How do you use the rational root theorem to find the roots of #x^3 – x^2 – x – 3 = 0#?

2 Answers

The rational root theorem states that any rational root of a polynomial will be of the form p/q, where p is a factor of the constant term and q is a factor of the leading coefficient.
In our case #q=1# and #p=-3# hence possible roots are

#1,-1,-3,3#

But if you check none of the values above are roots for
#x^3-x^2-x-3=0#.
So the rational root theorem cannot help us here.

Dec 26, 2015

Answer:

You can't. You can only use the rational root theorem to show that it has no rational roots.

Explanation:

By the rational root theorem, any rational roots of #x^3-x^2-x-3=0# must be expressible in the form #p/q# for integers #p# and #q# with no common factor apart from #+-1#, where #p# is a factor of the constant term #-3# and #q# a factor of the coefficient #1# of the leading term.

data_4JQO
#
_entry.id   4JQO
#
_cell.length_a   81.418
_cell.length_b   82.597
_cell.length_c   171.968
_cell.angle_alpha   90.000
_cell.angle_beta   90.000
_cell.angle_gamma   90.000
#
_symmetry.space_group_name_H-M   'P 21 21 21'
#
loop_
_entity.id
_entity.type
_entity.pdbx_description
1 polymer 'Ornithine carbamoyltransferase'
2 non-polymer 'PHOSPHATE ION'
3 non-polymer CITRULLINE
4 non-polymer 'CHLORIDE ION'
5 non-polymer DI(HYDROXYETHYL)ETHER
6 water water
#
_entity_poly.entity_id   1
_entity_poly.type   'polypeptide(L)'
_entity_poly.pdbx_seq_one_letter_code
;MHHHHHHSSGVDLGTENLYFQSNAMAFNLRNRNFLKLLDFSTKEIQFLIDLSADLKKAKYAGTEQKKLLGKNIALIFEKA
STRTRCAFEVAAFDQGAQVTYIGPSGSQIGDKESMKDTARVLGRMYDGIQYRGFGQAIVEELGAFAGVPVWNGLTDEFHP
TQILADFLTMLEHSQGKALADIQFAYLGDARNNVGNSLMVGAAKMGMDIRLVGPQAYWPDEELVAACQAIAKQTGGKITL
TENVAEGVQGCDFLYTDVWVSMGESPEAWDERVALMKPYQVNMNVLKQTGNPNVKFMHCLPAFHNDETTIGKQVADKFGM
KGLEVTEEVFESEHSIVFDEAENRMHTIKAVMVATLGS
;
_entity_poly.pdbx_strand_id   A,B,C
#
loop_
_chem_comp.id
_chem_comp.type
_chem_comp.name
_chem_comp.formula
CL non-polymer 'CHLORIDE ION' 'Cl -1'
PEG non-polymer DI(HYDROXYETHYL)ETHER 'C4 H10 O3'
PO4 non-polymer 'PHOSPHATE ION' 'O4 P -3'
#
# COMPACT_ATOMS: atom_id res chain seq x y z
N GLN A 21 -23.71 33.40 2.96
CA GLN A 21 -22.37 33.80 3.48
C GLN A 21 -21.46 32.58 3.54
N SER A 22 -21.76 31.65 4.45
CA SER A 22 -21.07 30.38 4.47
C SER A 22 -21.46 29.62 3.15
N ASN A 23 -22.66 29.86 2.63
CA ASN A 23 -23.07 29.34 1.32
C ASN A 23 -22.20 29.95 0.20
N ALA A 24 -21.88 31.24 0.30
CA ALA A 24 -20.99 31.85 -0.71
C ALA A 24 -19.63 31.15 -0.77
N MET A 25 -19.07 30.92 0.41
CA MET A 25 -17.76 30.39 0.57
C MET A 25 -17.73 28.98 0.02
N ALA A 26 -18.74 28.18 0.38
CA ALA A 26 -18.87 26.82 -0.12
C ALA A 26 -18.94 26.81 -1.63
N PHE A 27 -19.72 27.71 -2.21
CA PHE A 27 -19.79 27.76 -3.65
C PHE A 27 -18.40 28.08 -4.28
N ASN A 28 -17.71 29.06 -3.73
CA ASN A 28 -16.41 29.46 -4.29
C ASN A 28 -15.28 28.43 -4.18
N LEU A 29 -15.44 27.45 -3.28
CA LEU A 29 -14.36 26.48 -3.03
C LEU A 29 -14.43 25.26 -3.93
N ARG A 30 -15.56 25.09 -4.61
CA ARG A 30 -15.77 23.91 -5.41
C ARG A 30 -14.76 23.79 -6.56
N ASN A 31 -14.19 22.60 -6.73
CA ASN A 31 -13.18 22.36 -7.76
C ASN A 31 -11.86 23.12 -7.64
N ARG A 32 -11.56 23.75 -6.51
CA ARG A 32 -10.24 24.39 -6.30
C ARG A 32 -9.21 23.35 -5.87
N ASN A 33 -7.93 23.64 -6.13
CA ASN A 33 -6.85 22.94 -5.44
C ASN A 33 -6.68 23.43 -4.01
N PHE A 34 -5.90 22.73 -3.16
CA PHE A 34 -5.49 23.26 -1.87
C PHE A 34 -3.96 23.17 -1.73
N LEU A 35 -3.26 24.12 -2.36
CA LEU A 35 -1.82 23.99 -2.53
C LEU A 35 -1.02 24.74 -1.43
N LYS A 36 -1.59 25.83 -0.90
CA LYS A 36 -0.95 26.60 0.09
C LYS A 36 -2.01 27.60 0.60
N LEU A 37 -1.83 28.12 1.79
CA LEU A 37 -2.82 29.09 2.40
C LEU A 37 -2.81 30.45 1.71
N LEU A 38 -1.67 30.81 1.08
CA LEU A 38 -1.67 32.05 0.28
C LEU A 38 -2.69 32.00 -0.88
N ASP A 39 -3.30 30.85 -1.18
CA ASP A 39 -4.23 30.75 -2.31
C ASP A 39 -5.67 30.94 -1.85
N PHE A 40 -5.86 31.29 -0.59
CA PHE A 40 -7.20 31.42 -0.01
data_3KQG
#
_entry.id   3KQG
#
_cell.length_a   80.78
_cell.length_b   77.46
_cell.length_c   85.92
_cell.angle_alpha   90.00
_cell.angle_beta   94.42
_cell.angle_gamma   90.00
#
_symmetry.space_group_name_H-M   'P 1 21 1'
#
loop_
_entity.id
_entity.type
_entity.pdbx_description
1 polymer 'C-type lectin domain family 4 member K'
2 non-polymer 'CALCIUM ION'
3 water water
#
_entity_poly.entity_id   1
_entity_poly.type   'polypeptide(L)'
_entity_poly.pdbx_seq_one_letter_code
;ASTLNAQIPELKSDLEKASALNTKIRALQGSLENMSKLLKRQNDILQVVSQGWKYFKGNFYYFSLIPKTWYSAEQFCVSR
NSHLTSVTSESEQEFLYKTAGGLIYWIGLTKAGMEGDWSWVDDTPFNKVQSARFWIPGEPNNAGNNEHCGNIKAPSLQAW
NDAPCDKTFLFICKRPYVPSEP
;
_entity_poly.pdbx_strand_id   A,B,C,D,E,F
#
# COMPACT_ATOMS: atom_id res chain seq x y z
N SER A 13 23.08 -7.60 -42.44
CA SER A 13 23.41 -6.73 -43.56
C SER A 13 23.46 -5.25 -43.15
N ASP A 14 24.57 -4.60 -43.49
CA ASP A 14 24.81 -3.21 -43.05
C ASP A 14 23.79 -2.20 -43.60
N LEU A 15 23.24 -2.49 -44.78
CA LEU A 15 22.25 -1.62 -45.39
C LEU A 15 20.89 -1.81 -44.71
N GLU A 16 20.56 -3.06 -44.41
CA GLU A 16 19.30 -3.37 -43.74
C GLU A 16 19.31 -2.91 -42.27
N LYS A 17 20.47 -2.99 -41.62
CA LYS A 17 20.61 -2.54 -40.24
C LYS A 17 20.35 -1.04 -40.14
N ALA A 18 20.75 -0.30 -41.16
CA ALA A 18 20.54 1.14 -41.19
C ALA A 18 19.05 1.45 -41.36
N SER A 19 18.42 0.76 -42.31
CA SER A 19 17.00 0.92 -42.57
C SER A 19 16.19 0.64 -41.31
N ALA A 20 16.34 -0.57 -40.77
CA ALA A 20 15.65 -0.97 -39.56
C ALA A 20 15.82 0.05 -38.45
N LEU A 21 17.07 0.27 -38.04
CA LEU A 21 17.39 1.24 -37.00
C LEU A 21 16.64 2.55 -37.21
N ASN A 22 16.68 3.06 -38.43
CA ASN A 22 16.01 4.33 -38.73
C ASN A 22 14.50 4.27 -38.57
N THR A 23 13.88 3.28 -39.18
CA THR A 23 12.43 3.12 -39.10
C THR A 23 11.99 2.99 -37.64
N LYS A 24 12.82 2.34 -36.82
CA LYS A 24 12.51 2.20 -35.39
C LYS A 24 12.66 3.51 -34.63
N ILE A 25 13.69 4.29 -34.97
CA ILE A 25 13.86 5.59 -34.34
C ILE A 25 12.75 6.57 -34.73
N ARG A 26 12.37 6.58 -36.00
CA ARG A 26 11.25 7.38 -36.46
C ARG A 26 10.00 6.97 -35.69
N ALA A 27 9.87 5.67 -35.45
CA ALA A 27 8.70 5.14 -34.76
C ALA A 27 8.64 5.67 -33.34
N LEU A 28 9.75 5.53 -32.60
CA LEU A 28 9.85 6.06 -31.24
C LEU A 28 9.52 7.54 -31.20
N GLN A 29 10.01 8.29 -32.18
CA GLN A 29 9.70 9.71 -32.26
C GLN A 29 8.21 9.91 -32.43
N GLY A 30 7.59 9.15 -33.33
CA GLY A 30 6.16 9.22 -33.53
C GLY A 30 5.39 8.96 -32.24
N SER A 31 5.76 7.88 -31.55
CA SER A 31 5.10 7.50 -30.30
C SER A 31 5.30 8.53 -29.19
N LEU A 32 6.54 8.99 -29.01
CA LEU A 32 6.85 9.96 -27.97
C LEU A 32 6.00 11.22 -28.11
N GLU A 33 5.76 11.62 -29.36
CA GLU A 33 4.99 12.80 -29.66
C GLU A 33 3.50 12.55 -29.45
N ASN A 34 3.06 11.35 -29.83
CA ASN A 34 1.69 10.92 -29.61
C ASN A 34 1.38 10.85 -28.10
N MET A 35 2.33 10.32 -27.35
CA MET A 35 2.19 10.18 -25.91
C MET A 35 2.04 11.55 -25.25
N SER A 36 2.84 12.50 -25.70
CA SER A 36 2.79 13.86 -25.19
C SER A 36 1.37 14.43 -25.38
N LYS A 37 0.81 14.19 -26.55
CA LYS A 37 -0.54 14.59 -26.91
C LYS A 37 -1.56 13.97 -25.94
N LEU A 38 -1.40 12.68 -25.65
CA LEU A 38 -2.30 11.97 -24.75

That means that the only possible rational factors are:

#+-1#, #+-3#

Let #f(x) = x^3-x^2-x-3#

We find:

#f(1) = 1-1-1-3 = -4#
#f(-1) = -1-1+1-3 = -4#
#f(3) = 27-9-3-3 = 12#
#f(-3) = -27-9+3-3 = -36#

So #x^3-x^2-x-3=0# has no rational roots.

In fact it has one Real root:

#x = 1/3 (1+(46-6 sqrt(57))^(1/3)+(46+6 sqrt(57))^(1/3))#

and two Complex roots:

#x = 1/3 (1+omega(46-6 sqrt(57))^(1/3)+omega^2(46+6 sqrt(57))^(1/3))#

#x = 1/3 (1+omega^2(46-6 sqrt(57))^(1/3)+omega(46+6 sqrt(57))^(1/3))#

where #omega = -1/2+sqrt(3)/2 i# is the primitive Complex cube root of #1#.

These can be found using Cardano's method or similar.